Motoluxe And The Teddy Bear Coat
Alpaca coats are on the rise, with a number of new designs emerging from heritage menswear brands. What’s more, the latest of these from Motoluxe, is almost unbearably rakish.
Every now and then, something crops up on the sartorial radar that gets me properly hot under the collar. Mason & Sons is a brand, or rather a parent company, which only really cropped up on our radar last year, introduced by The Rake's Benedict Browne, who interviewed the firm’s paterfamilias, David Mason, for our ‘Words of Wisdom’ series. For context, Mason owns a number of heritage British brands under the umbrella of Mason & Sons, including Anthony Sinclair (Sean Connery/James Bond’s original tailor), psychedelic 1970s shirtmaker Mr Fish, heritage British eyewear brand Curry & Paxton, and a fair few others besides. Motoluxe is one of the latest additions to the house’s portfolio, and although its over 100 years old, it’s been lying dormant since the 1960s, so resurrecting it back to life has been something of a labour of love. It’s a plan Mason’s had in the pipeline for several years, but as it turns-out sourcing authentic deep-pile Alpaca for authentic ‘teddy bear’ coats is no easy thing. “It’s incredibly fiddly stuff to weave, and the demand is limited” explains Mason, “it took me five years to track down a supplier of real ‘teddy bear’ quality Alpaca, the cloth mills are starting to use worsted Alpaca more commonly but this deep-pile cotton-backed quality is a rarity.” The teddy bear coat’s design is borne, like all the best things, of the joint requirement for luxury and practicality. At the turn of the twentieth century, motoring was a pastime reserved exclusively for the upper echelons of society, such was the expense involved. Indeed, it was considered an ‘outdoor’ sport, partially because early motors came sans roof and heating system, and as such, it demanded a substantial complement of protective clothing to undertake comfortably. Quite apart from the mandatory driving cap, goggles and tough leather gauntlets, large A-line cotton ‘duster coats’ were worn in the summer to protect the driver from dust thrown up in the car’s wake. In winter, when temperatures plummeted, huge insulating fur or deep-pile Alpaca ‘teddy bear’ coats were worn to counteract the effect of the car’s airstream. It didn’t take long for the look to garner connotations of glamour, adventure and exclusivity.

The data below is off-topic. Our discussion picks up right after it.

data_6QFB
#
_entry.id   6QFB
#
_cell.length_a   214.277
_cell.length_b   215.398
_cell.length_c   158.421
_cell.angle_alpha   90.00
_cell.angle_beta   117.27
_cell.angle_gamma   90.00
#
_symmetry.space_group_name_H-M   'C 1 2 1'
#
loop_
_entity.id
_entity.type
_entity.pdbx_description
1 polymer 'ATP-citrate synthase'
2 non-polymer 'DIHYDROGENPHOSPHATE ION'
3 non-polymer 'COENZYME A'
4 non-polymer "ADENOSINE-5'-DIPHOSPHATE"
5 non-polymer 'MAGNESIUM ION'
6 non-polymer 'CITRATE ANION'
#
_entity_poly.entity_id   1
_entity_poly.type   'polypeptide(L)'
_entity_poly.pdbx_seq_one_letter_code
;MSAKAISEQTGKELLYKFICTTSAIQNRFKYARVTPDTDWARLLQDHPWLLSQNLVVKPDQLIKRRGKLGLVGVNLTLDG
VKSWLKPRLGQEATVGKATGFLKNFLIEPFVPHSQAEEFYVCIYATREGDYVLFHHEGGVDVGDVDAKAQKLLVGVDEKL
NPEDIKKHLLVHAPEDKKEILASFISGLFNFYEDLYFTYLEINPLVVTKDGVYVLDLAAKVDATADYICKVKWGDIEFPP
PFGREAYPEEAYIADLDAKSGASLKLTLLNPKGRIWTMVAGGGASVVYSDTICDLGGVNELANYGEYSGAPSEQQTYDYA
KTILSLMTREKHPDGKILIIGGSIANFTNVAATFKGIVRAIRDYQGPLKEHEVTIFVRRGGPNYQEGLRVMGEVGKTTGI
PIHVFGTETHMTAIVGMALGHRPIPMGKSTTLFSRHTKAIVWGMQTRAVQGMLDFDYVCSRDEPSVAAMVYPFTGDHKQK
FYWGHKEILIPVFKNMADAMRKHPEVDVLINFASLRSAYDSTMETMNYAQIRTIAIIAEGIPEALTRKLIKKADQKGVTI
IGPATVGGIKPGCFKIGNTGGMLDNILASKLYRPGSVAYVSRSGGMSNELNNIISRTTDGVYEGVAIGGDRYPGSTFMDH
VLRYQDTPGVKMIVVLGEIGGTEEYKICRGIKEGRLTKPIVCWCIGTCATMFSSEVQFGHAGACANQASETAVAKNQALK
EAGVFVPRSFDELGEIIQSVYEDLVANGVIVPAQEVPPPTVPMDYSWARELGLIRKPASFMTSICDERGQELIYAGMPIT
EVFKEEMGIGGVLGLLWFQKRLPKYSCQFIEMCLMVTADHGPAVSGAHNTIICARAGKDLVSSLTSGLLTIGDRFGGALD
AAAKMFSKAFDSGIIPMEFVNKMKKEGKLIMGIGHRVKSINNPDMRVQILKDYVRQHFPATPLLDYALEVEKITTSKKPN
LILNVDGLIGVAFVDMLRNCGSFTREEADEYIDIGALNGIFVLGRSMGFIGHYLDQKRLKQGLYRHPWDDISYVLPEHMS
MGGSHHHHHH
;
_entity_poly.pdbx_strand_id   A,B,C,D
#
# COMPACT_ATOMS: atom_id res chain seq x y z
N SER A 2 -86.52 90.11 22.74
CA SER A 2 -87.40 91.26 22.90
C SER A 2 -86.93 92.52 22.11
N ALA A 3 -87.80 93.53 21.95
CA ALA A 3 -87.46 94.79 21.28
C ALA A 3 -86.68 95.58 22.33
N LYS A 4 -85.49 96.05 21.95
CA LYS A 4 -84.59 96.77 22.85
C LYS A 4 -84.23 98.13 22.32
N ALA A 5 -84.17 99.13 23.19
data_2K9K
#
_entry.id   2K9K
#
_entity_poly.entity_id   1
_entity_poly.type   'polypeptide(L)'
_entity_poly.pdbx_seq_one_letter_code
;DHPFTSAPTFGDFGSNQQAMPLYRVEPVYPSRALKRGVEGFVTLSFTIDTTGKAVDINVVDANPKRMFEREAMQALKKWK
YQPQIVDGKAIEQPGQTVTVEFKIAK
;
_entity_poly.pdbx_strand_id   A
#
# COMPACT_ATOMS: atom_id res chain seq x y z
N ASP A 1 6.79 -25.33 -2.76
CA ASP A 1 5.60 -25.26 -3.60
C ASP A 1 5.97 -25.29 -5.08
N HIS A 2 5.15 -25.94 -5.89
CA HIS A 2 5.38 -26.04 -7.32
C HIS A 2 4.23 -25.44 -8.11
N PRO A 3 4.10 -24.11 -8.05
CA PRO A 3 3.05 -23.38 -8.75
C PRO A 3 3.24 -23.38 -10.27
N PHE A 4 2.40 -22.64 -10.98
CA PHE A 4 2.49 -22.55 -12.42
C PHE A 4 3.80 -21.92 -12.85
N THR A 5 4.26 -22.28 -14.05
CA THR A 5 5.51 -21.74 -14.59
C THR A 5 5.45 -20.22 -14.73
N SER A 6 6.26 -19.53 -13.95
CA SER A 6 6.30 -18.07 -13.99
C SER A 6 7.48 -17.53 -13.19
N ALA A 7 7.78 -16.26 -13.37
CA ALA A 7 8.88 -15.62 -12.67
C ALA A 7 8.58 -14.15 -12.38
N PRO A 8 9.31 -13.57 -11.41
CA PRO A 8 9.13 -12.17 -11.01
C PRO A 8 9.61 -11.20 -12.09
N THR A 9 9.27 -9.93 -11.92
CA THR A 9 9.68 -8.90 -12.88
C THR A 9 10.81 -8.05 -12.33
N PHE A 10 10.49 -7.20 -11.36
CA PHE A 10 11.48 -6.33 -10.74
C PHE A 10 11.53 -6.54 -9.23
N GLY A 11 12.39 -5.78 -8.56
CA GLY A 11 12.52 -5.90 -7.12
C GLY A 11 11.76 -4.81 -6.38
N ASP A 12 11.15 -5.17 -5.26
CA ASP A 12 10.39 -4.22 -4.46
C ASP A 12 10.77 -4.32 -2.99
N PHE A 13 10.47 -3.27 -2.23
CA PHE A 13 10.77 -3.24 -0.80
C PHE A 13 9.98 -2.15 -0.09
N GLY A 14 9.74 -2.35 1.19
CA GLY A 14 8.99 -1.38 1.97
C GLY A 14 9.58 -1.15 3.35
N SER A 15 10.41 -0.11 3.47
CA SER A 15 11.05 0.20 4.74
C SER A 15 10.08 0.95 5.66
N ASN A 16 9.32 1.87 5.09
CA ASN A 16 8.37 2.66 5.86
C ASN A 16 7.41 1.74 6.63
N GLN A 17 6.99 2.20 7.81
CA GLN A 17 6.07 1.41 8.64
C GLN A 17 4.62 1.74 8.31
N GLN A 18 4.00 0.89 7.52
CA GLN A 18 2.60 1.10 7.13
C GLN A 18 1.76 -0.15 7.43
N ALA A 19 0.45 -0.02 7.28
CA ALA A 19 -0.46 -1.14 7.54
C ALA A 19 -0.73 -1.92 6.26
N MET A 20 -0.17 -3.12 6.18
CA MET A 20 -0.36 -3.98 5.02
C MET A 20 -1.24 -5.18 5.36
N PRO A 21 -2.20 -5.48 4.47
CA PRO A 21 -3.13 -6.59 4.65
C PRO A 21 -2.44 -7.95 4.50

The origins of the coat’s name are likewise curious. Traditionally, stuffed toy bears were made in woven cotton-backed alpaca, the self-same alpaca used in these coats today. Naturally, the name transferred to the coats pretty quickly, even those made from raccoon fur (which was in plentiful supply in the states) rather than alpaca. Come the 30s, the teddy bear coat had morphed from a protective, performance-focused garment to a serious fashion statement, due in no small part to the addition of heaters and car roofs. Championed by the bright young things of the Ivy League and a proliferation of America’s newly-popular jazz hip-cats, but alas, its sheer decadence did not suit the post-war era, and it decreased in popularity steadily throughout the 60s – even Mick Jagger’s sporting one could not save producers like Motoluxe from decline. Now though, under David’s careful eye, the Motoluxe teddy bear coat has made a timely reappearance – and it feels every bit as imposing as the original. The designs you see before you are authentic reproductions of an archive piece from the late 30s, cut with a whopping great A-line silhouette, eight-button double-breasted front, belted wrap, huge revere collar, adjustable cuffs and a quilted internal lining. There’s no other word for these; they’re majestic. Put one on – they’re surprisingly lightweight thanks to alpaca’s clever fibre-structure – and you’re instantly transported to a bygone age of glamour and ‘Gatsbyesque’ verve. The Motoluxe teddy bear coat is available through The Rake Atelier in four colours: brown, tan, dove grey and black, each more decadent than the last. Each coat utilises the original German-woven cotton-backed alpaca that is now produced exclusively by Steiff, a manufacturer who saved one of the last remaining alpaca mills in Europe from extinction, just to ensure a supply of the stuff could be retained. It’s hard to do these coats justice using the written word; they are stupendous and combine a cozy sense of comfort with an extraordinary sense of grandeur. They are not for shrinking violets. If you’re after a coat to impress in, a serious conversation piece or just something that makes you feel indestructible, we cannot recommend them highly enough.
The Teddy Bear coat is generous in length, falling below the knee. Photograph by James Munro.